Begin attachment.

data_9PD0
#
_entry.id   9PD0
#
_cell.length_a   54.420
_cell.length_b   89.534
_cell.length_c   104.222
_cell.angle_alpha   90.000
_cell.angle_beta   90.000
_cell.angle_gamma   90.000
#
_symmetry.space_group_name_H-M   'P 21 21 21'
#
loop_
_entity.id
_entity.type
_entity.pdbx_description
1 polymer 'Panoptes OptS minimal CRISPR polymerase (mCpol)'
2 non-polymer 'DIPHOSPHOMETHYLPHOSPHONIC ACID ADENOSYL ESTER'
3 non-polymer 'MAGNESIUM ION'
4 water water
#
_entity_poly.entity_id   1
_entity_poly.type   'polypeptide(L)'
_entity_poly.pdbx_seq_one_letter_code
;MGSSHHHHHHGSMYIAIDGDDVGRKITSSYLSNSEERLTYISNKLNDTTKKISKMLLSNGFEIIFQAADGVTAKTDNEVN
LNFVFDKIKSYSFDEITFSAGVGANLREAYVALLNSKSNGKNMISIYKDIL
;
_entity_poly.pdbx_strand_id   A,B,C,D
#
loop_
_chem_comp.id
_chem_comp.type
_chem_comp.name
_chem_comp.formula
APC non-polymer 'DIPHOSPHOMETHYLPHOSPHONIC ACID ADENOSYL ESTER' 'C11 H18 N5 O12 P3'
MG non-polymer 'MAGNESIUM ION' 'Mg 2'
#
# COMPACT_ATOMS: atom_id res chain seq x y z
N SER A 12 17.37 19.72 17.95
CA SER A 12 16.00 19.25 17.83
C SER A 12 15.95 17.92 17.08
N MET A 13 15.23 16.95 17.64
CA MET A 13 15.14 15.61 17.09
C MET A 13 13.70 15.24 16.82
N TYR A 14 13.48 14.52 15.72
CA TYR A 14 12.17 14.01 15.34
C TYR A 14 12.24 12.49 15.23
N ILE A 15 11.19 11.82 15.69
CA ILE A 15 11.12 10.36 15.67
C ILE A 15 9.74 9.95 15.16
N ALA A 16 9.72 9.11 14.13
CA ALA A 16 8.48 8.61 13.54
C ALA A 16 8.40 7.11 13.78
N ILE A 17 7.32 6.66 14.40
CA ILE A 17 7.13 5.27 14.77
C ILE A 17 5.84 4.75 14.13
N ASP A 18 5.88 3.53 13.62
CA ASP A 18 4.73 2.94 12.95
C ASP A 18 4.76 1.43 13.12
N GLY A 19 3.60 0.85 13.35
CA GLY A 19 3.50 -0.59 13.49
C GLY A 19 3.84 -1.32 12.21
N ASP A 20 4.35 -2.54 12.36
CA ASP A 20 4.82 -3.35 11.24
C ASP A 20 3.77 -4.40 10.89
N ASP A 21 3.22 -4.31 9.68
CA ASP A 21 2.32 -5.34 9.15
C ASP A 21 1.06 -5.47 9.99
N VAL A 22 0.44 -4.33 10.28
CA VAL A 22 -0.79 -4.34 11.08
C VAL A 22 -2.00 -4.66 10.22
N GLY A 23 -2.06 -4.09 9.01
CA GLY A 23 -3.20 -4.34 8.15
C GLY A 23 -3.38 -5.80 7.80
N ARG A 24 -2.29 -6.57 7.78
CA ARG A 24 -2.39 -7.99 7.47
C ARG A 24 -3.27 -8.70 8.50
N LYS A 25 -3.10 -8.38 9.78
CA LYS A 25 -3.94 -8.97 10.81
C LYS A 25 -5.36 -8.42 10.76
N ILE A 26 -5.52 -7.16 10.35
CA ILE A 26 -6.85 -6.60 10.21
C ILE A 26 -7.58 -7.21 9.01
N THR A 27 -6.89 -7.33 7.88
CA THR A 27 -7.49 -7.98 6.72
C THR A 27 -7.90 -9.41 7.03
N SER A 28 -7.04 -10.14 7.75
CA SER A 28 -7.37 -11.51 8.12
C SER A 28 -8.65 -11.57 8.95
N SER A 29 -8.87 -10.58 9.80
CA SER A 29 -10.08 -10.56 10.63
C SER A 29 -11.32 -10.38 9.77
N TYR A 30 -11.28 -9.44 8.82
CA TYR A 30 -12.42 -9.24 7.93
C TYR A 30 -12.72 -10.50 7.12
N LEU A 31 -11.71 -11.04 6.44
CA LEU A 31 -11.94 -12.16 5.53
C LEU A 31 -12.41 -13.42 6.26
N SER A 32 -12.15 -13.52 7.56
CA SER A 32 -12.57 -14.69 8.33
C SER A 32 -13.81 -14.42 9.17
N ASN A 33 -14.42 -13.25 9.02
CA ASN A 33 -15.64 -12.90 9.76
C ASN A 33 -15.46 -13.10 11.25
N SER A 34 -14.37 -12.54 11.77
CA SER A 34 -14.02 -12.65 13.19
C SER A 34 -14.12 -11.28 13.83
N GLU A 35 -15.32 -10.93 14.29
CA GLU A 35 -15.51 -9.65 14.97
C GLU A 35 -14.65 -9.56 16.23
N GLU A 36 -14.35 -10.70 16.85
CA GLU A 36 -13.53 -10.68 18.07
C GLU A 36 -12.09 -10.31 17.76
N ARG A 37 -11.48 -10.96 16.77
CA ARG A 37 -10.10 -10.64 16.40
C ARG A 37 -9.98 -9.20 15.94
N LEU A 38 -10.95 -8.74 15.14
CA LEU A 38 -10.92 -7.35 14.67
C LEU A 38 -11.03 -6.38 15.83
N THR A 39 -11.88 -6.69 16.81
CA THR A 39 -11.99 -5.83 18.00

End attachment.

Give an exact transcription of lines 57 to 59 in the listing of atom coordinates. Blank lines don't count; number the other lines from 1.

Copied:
C ILE A 17 5.84 4.75 14.13
N ASP A 18 5.88 3.53 13.62
CA ASP A 18 4.73 2.94 12.95